This is the Tweet in question. Now, I respect what @thunder said, and in some ways, he is correct. However, if you look at how the BrowserID system is developed, you will see something: it does in fact use two-factor authentication. This system is defined as something you know, and something you have. While most of the time this is your account log in information, and an authenticator app, this doesn’t have always be the case. You already have something you know (your log in credentials), and there’s also something you have (an e-mail service provider). My question is how is this not two-factor authentication?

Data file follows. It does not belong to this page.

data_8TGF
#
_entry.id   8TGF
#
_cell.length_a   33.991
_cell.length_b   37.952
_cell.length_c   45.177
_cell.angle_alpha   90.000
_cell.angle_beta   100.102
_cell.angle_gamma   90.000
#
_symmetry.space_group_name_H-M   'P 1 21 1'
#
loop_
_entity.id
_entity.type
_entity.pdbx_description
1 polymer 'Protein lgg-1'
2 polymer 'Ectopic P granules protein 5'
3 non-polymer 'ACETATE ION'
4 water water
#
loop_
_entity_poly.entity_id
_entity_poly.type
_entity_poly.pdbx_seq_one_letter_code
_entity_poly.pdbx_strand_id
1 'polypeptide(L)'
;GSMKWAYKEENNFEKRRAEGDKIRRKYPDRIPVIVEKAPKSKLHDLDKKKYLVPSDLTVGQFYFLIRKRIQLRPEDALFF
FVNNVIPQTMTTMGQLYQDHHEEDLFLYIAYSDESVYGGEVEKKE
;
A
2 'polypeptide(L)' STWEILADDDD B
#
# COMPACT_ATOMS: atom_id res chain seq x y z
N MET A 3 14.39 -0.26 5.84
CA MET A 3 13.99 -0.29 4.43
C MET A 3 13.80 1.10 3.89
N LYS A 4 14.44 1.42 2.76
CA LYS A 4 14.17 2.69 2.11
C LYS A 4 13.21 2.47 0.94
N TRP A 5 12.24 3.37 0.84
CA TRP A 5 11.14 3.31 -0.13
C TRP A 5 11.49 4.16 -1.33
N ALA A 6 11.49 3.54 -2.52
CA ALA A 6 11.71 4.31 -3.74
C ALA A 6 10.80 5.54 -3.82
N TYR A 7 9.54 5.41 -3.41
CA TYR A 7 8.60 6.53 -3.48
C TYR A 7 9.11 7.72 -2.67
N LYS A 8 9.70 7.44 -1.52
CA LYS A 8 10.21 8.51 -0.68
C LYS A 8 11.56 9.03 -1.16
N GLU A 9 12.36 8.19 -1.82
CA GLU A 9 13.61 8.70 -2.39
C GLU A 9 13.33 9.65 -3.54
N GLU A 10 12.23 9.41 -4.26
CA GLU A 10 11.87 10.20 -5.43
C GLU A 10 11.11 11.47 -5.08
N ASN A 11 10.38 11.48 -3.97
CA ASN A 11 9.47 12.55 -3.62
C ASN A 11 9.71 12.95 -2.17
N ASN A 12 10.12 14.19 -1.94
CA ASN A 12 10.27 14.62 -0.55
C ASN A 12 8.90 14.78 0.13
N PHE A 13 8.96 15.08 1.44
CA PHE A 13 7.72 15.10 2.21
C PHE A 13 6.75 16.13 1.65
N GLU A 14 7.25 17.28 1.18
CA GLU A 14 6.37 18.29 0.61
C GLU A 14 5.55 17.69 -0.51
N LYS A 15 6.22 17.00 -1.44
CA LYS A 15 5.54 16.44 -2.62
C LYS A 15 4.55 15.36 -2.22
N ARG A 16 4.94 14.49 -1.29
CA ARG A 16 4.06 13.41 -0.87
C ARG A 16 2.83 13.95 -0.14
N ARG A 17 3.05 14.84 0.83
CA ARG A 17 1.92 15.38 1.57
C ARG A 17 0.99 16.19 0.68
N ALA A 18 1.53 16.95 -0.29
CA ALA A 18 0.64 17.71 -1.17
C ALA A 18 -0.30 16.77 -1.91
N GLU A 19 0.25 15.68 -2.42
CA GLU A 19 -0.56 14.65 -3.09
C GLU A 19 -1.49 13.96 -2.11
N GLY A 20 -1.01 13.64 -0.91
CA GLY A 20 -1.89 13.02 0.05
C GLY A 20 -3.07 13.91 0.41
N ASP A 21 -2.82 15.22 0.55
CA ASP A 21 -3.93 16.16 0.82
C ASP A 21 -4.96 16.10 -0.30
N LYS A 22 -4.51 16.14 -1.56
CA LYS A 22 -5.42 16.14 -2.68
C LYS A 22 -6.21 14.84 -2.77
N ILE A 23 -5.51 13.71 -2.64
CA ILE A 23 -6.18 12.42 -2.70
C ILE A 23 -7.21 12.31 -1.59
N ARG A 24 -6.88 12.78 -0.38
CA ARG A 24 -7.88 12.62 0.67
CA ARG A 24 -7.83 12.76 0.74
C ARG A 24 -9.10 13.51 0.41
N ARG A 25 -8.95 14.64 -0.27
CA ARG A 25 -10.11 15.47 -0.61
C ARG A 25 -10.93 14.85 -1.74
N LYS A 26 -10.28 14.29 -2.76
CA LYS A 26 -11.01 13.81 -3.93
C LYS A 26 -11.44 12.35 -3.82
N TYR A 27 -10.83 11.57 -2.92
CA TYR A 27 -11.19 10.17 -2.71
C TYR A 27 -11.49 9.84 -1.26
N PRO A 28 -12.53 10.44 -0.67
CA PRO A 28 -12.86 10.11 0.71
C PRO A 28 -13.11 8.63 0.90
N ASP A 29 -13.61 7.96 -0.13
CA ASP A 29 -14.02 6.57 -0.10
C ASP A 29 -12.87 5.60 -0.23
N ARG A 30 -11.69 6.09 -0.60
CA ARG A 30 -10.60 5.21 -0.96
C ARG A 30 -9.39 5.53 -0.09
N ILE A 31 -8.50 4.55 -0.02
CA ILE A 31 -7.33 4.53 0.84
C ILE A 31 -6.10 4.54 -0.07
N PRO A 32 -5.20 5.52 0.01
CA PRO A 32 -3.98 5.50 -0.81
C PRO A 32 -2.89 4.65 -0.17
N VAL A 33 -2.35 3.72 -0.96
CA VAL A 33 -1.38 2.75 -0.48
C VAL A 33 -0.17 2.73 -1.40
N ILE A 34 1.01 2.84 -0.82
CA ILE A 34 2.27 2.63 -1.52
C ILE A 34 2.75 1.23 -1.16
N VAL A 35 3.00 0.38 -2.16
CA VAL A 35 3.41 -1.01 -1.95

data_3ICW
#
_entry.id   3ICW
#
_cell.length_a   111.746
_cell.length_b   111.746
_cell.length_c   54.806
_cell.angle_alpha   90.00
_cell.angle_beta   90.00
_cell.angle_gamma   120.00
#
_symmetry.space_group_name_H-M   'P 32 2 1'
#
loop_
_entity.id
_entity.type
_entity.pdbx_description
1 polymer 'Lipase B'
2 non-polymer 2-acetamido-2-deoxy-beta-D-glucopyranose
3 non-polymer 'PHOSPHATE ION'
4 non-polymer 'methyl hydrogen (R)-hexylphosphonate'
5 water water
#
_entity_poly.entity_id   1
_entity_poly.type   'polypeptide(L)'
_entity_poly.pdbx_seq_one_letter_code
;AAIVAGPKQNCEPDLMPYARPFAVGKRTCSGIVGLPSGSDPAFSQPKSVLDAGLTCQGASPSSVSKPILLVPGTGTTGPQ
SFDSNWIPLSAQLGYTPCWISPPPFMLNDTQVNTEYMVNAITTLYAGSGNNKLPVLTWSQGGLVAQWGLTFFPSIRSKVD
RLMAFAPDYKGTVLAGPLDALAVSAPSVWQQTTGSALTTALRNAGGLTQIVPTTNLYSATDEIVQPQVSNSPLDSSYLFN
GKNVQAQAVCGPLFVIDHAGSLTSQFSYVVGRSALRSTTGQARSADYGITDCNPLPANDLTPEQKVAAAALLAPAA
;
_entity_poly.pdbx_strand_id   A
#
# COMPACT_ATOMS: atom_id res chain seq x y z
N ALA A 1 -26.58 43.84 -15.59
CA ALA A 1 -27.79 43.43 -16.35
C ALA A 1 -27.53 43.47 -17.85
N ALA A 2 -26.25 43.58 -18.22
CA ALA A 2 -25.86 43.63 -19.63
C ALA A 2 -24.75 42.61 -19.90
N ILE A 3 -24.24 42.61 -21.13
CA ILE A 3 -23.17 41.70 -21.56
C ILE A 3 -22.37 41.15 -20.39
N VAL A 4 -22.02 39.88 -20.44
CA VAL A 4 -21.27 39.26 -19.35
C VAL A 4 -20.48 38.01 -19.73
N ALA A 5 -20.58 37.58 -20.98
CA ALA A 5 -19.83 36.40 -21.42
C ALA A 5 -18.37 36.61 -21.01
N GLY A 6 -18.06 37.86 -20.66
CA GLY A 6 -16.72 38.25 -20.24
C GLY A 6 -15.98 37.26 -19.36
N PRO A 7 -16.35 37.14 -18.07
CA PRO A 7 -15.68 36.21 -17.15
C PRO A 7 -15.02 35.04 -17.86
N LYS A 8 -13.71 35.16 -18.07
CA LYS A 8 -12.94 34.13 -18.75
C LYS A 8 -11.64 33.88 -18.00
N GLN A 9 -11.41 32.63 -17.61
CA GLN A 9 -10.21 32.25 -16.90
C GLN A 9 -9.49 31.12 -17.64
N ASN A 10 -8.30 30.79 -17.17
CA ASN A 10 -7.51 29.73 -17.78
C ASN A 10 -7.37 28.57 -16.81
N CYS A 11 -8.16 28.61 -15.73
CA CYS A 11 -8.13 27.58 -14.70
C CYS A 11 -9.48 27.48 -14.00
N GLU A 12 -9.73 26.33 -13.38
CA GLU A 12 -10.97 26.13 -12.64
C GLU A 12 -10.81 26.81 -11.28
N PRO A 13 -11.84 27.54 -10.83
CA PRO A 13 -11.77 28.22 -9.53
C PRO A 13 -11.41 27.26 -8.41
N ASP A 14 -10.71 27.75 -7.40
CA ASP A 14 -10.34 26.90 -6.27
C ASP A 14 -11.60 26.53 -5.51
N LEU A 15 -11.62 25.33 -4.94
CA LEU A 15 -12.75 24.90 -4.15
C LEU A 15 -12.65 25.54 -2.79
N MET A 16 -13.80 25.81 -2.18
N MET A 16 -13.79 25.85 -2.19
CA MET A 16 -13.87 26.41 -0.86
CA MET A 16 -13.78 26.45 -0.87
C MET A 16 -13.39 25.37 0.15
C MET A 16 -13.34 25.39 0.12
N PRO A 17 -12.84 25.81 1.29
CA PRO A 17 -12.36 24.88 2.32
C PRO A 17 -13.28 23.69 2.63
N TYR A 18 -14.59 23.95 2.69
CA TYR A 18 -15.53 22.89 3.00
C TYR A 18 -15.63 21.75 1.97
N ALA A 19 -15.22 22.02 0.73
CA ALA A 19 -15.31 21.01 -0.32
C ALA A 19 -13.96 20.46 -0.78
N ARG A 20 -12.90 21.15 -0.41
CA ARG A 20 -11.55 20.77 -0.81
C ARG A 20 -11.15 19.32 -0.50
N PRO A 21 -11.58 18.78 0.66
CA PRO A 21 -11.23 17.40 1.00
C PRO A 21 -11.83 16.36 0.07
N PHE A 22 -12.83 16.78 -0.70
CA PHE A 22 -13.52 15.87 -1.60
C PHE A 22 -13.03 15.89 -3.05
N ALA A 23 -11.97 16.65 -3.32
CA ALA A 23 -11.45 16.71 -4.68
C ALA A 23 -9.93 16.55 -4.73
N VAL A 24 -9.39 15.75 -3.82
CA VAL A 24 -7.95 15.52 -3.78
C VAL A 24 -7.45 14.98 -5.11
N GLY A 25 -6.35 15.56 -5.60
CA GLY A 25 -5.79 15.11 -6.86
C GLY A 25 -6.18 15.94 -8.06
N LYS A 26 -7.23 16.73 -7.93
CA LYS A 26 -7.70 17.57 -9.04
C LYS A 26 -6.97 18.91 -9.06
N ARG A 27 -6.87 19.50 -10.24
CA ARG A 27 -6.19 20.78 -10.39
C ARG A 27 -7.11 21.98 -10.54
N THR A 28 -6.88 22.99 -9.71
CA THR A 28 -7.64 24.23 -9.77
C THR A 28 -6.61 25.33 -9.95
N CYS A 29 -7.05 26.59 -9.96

Don’t get me wrong here. This post is not meant to flame @thunder, but this is meant to address the claims laid out to disprove my post. If I’m missing something here, then I’ll gladly be the first to apologize and take a stance towards BrowserID, but I just feel that this system is by its own design, meant to fail. The theory of the process and security it gives is wonderful. The problem here is asking the MTA (and/or MTU) developers to implement another protocol. Yes, there’s a work around, but its pretty much I.T. 101 that single points of failure will not lead to long-lasting systems. Even if some do, I don’t see others such as Google (Mozilla’s biggest competition) easily giving into their security feature. Instead, if Google even decides to tackle this one, I see them developing a different type of system. But, then again, BrowserID itself is nothing but a single point of failure anyways…i.e.: what happens if the service is down, and a site only accepts BrowserID authentication? Not the best design.